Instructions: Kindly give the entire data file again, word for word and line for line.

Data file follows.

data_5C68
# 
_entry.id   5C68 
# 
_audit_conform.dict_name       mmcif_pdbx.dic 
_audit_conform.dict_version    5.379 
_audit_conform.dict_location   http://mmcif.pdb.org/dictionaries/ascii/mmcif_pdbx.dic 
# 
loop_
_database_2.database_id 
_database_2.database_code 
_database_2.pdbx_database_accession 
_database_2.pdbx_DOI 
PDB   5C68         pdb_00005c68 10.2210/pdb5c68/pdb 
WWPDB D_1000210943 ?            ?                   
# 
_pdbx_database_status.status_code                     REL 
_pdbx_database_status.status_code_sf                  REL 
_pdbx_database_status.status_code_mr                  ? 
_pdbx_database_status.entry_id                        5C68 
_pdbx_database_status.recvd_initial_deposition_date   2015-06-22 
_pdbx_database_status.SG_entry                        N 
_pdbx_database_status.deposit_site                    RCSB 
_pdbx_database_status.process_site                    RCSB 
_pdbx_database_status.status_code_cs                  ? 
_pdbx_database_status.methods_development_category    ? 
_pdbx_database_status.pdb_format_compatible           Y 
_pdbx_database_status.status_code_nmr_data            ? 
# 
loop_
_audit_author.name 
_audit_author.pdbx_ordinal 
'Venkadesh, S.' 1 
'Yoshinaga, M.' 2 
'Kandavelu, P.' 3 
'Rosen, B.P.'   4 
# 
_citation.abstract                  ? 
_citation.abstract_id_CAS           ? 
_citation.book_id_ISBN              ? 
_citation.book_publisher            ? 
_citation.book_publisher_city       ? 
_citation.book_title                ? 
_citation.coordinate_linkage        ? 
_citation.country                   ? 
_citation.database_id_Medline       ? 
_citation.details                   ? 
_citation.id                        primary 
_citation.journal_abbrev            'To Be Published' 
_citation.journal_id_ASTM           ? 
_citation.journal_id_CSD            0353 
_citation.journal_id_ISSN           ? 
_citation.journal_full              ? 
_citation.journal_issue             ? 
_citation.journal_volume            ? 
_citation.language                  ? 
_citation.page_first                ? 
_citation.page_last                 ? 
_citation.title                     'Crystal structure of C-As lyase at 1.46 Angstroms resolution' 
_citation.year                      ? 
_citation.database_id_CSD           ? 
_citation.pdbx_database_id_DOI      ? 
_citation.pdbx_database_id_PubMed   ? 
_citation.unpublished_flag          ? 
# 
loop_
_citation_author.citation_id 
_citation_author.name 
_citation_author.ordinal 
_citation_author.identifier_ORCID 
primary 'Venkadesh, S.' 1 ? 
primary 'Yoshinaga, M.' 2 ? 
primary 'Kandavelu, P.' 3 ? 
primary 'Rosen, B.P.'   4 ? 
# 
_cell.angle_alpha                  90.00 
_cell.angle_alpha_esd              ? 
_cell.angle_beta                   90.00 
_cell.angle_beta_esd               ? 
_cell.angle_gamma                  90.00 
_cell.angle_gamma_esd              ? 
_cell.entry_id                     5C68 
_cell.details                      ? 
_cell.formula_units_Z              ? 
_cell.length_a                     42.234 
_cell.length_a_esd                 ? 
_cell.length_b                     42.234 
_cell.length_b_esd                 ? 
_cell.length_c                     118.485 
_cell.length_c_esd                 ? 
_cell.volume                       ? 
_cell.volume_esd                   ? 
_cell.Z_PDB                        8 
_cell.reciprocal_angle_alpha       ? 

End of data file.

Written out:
data_5C68
# 
_entry.id   5C68 
# 
_audit_conform.dict_name       mmcif_pdbx.dic 
_audit_conform.dict_version    5.379 
_audit_conform.dict_location   http://mmcif.pdb.org/dictionaries/ascii/mmcif_pdbx.dic 
# 
loop_
_database_2.database_id 
_database_2.database_code 
_database_2.pdbx_database_accession 
_database_2.pdbx_DOI 
PDB   5C68         pdb_00005c68 10.2210/pdb5c68/pdb 
WWPDB D_1000210943 ?            ?                   
# 
_pdbx_database_status.status_code                     REL 
_pdbx_database_status.status_code_sf                  REL 
_pdbx_database_status.status_code_mr                  ? 
_pdbx_database_status.entry_id                        5C68 
_pdbx_database_status.recvd_initial_deposition_date   2015-06-22 
_pdbx_database_status.SG_entry                        N 
_pdbx_database_status.deposit_site                    RCSB 
_pdbx_database_status.process_site                    RCSB 
_pdbx_database_status.status_code_cs                  ? 
_pdbx_database_status.methods_development_category    ? 
_pdbx_database_status.pdb_format_compatible           Y 
_pdbx_database_status.status_code_nmr_data            ? 
# 
loop_
_audit_author.name 
_audit_author.pdbx_ordinal 
'Venkadesh, S.' 1 
'Yoshinaga, M.' 2 
'Kandavelu, P.' 3 
'Rosen, B.P.'   4 
# 
_citation.abstract                  ? 
_citation.abstract_id_CAS           ? 
_citation.book_id_ISBN              ? 
_citation.book_publisher            ? 
_citation.book_publisher_city       ? 
_citation.book_title                ? 
_citation.coordinate_linkage        ? 
_citation.country                   ? 
_citation.database_id_Medline       ? 
_citation.details                   ? 
_citation.id                        primary 
_citation.journal_abbrev            'To Be Published' 
_citation.journal_id_ASTM           ? 
_citation.journal_id_CSD            0353 
_citation.journal_id_ISSN           ? 
_citation.journal_full              ? 
_citation.journal_issue             ? 
_citation.journal_volume            ? 
_citation.language                  ? 
_citation.page_first                ? 
_citation.page_last                 ? 
_citation.title                     'Crystal structure of C-As lyase at 1.46 Angstroms resolution' 
_citation.year                      ? 
_citation.database_id_CSD           ? 
_citation.pdbx_database_id_DOI      ? 
_citation.pdbx_database_id_PubMed   ? 
_citation.unpublished_flag          ? 
# 
loop_
_citation_author.citation_id 
_citation_author.name 
_citation_author.ordinal 
_citation_author.identifier_ORCID 
primary 'Venkadesh, S.' 1 ? 
primary 'Yoshinaga, M.' 2 ? 
primary 'Kandavelu, P.' 3 ? 
primary 'Rosen, B.P.'   4 ? 
# 
_cell.angle_alpha                  90.00 
_cell.angle_alpha_esd              ? 
_cell.angle_beta                   90.00 
_cell.angle_beta_esd               ? 
_cell.angle_gamma                  90.00 
_cell.angle_gamma_esd              ? 
_cell.entry_id                     5C68 
_cell.details                      ? 
_cell.formula_units_Z              ? 
_cell.length_a                     42.234 
_cell.length_a_esd                 ? 
_cell.length_b                     42.234 
_cell.length_b_esd                 ? 
_cell.length_c                     118.485 
_cell.length_c_esd                 ? 
_cell.volume                       ? 
_cell.volume_esd                   ? 
_cell.Z_PDB                        8 
_cell.reciprocal_angle_alpha       ? 